The object of this invention is provided by sampling a biometric characteristic of a user on a client and shuffling extracted arrays of biometric data on the client. The sequence of shuffling is calculated on the basis of a “twister”—a secret number or word or other information known only to the user. The result is a “once-twisted signature” —shuffled arrays of biometric data.

During the enrollment process, the samples of once-twisted signatures are transmitted to the server and stored on the server. Real signatures are not stored anywhere and are never transmitted anywhere. Also during the enrollment process, the user's public key is generated on the client from the user's real signature with the help of a fuzzy extractor. This public key and the public string from which it is generated are transmitted to the server and stored on the server.

During subsequent connections to the server, the user's username is transmitted from a client to the server. The server locates the public key corresponding to the submitted username, generates a random number, encodes it using the user's public key and sends it back to the client along with the public key/string.

On the client, the user's private key is recreated from the user's real signature with the help of a fuzzy extractor. This private key is used to decode the encoded random number received from the server. After that, the real signature is shuffled on the client twice—first time in a sequence determined by the twister known only to the user (by the same rules as it was done during enrollment), second time—the resulting twisted signature is shuffled in a sequence determined by the random number generated on the server. The twice-twisted signature is then transmitted to the server.

On the server, user's once-twisted signature is extracted from the database and twisted second time using the random number which was sent to the client. The result is compared against the twice-twisted signature received from the client. The method of comparison guarantees that the result of comparison does not depend either on particular twister used by the user, or on particular number generated on the server; the result depends on whether the real signature used during enrollment closely matches the real signature used during the authentication process or not.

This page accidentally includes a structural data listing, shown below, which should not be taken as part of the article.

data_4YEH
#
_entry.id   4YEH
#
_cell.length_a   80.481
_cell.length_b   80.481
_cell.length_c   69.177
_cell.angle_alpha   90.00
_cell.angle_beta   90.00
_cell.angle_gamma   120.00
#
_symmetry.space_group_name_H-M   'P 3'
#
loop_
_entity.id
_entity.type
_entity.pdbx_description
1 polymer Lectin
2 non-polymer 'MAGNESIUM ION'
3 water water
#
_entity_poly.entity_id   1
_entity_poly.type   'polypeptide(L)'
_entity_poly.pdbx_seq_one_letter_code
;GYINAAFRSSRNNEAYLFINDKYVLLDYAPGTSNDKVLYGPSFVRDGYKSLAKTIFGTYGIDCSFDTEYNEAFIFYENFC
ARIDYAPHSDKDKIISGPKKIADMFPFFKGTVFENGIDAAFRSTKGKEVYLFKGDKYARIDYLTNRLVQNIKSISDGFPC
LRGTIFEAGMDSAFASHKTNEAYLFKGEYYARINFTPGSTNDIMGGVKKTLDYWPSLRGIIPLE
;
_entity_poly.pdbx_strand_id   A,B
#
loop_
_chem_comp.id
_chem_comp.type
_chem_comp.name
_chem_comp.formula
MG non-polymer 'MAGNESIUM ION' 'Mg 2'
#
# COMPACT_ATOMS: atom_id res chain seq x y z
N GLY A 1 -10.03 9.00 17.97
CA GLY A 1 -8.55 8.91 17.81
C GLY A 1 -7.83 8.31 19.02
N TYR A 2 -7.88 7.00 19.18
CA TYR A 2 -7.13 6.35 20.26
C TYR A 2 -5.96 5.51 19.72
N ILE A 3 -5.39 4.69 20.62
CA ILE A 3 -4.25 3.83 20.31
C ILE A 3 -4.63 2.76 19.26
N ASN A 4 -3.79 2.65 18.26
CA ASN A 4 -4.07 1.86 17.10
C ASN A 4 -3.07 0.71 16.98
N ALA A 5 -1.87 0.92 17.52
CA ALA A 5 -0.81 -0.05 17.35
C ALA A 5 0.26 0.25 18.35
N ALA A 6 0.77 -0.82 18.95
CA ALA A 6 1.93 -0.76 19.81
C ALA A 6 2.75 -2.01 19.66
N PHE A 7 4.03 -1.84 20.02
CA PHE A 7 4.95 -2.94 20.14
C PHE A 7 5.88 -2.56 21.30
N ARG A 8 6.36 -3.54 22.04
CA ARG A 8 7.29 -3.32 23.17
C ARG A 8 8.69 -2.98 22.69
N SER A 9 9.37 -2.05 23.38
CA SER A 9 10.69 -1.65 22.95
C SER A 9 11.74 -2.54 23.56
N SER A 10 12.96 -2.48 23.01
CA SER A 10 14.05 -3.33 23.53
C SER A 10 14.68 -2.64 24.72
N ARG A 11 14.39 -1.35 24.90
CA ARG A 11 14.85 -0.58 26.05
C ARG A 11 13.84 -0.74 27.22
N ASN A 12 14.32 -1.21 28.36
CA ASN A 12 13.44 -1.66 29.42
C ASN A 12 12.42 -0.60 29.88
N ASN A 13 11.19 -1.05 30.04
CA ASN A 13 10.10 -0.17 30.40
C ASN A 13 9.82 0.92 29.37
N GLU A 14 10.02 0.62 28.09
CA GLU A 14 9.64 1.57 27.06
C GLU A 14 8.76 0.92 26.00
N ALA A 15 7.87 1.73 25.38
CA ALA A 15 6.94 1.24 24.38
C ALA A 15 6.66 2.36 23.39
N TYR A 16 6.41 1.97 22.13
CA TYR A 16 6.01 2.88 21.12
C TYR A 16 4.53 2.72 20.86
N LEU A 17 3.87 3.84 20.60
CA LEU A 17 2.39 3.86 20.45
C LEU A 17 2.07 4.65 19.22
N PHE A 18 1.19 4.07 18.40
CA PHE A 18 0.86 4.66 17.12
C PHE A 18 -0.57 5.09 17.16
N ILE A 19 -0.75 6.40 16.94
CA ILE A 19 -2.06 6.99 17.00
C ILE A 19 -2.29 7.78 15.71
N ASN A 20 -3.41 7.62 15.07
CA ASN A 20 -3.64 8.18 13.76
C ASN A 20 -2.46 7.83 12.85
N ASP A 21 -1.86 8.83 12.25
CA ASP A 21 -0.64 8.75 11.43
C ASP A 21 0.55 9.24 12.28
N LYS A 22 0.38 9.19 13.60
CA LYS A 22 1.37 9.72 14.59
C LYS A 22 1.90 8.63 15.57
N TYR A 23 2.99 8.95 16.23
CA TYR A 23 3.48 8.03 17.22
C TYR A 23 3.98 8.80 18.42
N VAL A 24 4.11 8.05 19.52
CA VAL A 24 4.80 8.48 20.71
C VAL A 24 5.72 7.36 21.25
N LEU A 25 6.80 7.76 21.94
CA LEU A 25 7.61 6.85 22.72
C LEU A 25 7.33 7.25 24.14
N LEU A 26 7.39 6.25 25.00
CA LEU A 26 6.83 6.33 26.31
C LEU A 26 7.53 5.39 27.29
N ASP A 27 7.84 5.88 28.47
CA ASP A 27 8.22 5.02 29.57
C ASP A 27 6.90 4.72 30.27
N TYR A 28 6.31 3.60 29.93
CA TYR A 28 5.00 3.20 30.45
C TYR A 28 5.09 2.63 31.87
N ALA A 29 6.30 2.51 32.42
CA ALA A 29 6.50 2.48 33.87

The advantage of the present invention is improved privacy of the user. It is guaranteed explicitly by one-way shuffling of biometric arrays on the client side using the input known only to the user, so there is no way to restore the real signature or its biometric features from intercepted or stolen twisted signatures. Another advantage is that the security required of the server is less crucial. Even if an attacker can steal all information stored on the server, he cannot decode the number sent from the server to the client because he does not have the private key (which is not stored anywhere, but is repeatedly recreated on the client side from the real biometric of the user). So, the attacker cannot generate correctly the twice-twisted signature even if he knows the once-twisted signature.